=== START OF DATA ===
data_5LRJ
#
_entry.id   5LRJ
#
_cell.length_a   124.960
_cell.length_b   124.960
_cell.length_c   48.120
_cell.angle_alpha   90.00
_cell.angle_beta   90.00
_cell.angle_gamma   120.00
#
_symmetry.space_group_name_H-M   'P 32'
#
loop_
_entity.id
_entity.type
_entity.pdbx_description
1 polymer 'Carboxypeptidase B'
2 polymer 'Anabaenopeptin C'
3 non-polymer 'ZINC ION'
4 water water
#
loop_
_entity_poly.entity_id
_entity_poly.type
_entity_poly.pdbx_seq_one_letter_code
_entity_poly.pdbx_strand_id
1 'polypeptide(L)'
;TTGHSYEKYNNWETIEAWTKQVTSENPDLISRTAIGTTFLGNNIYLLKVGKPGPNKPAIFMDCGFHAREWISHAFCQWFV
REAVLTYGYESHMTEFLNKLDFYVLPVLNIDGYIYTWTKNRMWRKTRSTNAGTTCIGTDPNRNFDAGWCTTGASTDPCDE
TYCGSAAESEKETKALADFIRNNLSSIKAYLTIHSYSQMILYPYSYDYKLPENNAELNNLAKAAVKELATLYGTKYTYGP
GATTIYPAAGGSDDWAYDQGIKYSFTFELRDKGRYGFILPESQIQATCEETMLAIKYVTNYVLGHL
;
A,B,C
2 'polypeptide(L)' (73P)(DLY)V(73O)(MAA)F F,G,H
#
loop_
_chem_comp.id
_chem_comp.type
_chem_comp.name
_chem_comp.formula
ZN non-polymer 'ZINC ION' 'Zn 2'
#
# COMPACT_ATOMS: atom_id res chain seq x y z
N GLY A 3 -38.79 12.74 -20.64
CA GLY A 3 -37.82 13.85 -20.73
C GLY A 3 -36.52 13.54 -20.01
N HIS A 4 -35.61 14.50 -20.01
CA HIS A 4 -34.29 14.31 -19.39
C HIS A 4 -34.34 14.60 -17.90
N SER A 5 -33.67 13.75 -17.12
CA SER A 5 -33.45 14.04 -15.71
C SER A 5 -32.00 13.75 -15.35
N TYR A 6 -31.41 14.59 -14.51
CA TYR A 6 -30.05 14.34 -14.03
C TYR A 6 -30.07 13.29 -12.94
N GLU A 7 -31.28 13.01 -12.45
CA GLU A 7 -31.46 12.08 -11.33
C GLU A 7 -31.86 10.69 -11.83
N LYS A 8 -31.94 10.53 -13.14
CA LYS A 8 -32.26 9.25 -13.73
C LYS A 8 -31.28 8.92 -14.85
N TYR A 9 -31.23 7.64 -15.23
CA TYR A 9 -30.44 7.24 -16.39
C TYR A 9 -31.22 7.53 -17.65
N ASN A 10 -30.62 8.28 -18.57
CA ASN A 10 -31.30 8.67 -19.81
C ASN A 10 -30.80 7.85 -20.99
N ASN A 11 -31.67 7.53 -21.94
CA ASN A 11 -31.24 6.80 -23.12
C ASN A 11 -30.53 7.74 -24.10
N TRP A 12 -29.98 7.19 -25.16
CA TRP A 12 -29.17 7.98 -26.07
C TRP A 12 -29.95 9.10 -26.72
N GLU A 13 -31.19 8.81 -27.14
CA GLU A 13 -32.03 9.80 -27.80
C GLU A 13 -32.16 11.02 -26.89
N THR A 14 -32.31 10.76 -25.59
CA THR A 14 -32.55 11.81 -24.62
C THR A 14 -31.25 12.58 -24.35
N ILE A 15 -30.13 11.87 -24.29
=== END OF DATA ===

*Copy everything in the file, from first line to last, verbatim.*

data_5LRJ
#
_entry.id   5LRJ
#
_cell.length_a   124.960
_cell.length_b   124.960
_cell.length_c   48.120
_cell.angle_alpha   90.00
_cell.angle_beta   90.00
_cell.angle_gamma   120.00
#
_symmetry.space_group_name_H-M   'P 32'
#
loop_
_entity.id
_entity.type
_entity.pdbx_description
1 polymer 'Carboxypeptidase B'
2 polymer 'Anabaenopeptin C'
3 non-polymer 'ZINC ION'
4 water water
#
loop_
_entity_poly.entity_id
_entity_poly.type
_entity_poly.pdbx_seq_one_letter_code
_entity_poly.pdbx_strand_id
1 'polypeptide(L)'
;TTGHSYEKYNNWETIEAWTKQVTSENPDLISRTAIGTTFLGNNIYLLKVGKPGPNKPAIFMDCGFHAREWISHAFCQWFV
REAVLTYGYESHMTEFLNKLDFYVLPVLNIDGYIYTWTKNRMWRKTRSTNAGTTCIGTDPNRNFDAGWCTTGASTDPCDE
TYCGSAAESEKETKALADFIRNNLSSIKAYLTIHSYSQMILYPYSYDYKLPENNAELNNLAKAAVKELATLYGTKYTYGP
GATTIYPAAGGSDDWAYDQGIKYSFTFELRDKGRYGFILPESQIQATCEETMLAIKYVTNYVLGHL
;
A,B,C
2 'polypeptide(L)' (73P)(DLY)V(73O)(MAA)F F,G,H
#
loop_
_chem_comp.id
_chem_comp.type
_chem_comp.name
_chem_comp.formula
ZN non-polymer 'ZINC ION' 'Zn 2'
#
# COMPACT_ATOMS: atom_id res chain seq x y z
N GLY A 3 -38.79 12.74 -20.64
CA GLY A 3 -37.82 13.85 -20.73
C GLY A 3 -36.52 13.54 -20.01
N HIS A 4 -35.61 14.50 -20.01
CA HIS A 4 -34.29 14.31 -19.39
C HIS A 4 -34.34 14.60 -17.90
N SER A 5 -33.67 13.75 -17.12
CA SER A 5 -33.45 14.04 -15.71
C SER A 5 -32.00 13.75 -15.35
N TYR A 6 -31.41 14.59 -14.51
CA TYR A 6 -30.05 14.34 -14.03
C TYR A 6 -30.07 13.29 -12.94
N GLU A 7 -31.28 13.01 -12.45
CA GLU A 7 -31.46 12.08 -11.33
C GLU A 7 -31.86 10.69 -11.83
N LYS A 8 -31.94 10.53 -13.14
CA LYS A 8 -32.26 9.25 -13.73
C LYS A 8 -31.28 8.92 -14.85
N TYR A 9 -31.23 7.64 -15.23
CA TYR A 9 -30.44 7.24 -16.39
C TYR A 9 -31.22 7.53 -17.65
N ASN A 10 -30.62 8.28 -18.57
CA ASN A 10 -31.30 8.67 -19.81
C ASN A 10 -30.80 7.85 -20.99
N ASN A 11 -31.67 7.53 -21.94
CA ASN A 11 -31.24 6.80 -23.12
C ASN A 11 -30.53 7.74 -24.10
N TRP A 12 -29.98 7.19 -25.16
CA TRP A 12 -29.17 7.98 -26.07
C TRP A 12 -29.95 9.10 -26.72
N GLU A 13 -31.19 8.81 -27.14
CA GLU A 13 -32.03 9.80 -27.80
C GLU A 13 -32.16 11.02 -26.89
N THR A 14 -32.31 10.76 -25.59
CA THR A 14 -32.55 11.81 -24.62
C THR A 14 -31.25 12.58 -24.35
N ILE A 15 -30.13 11.87 -24.29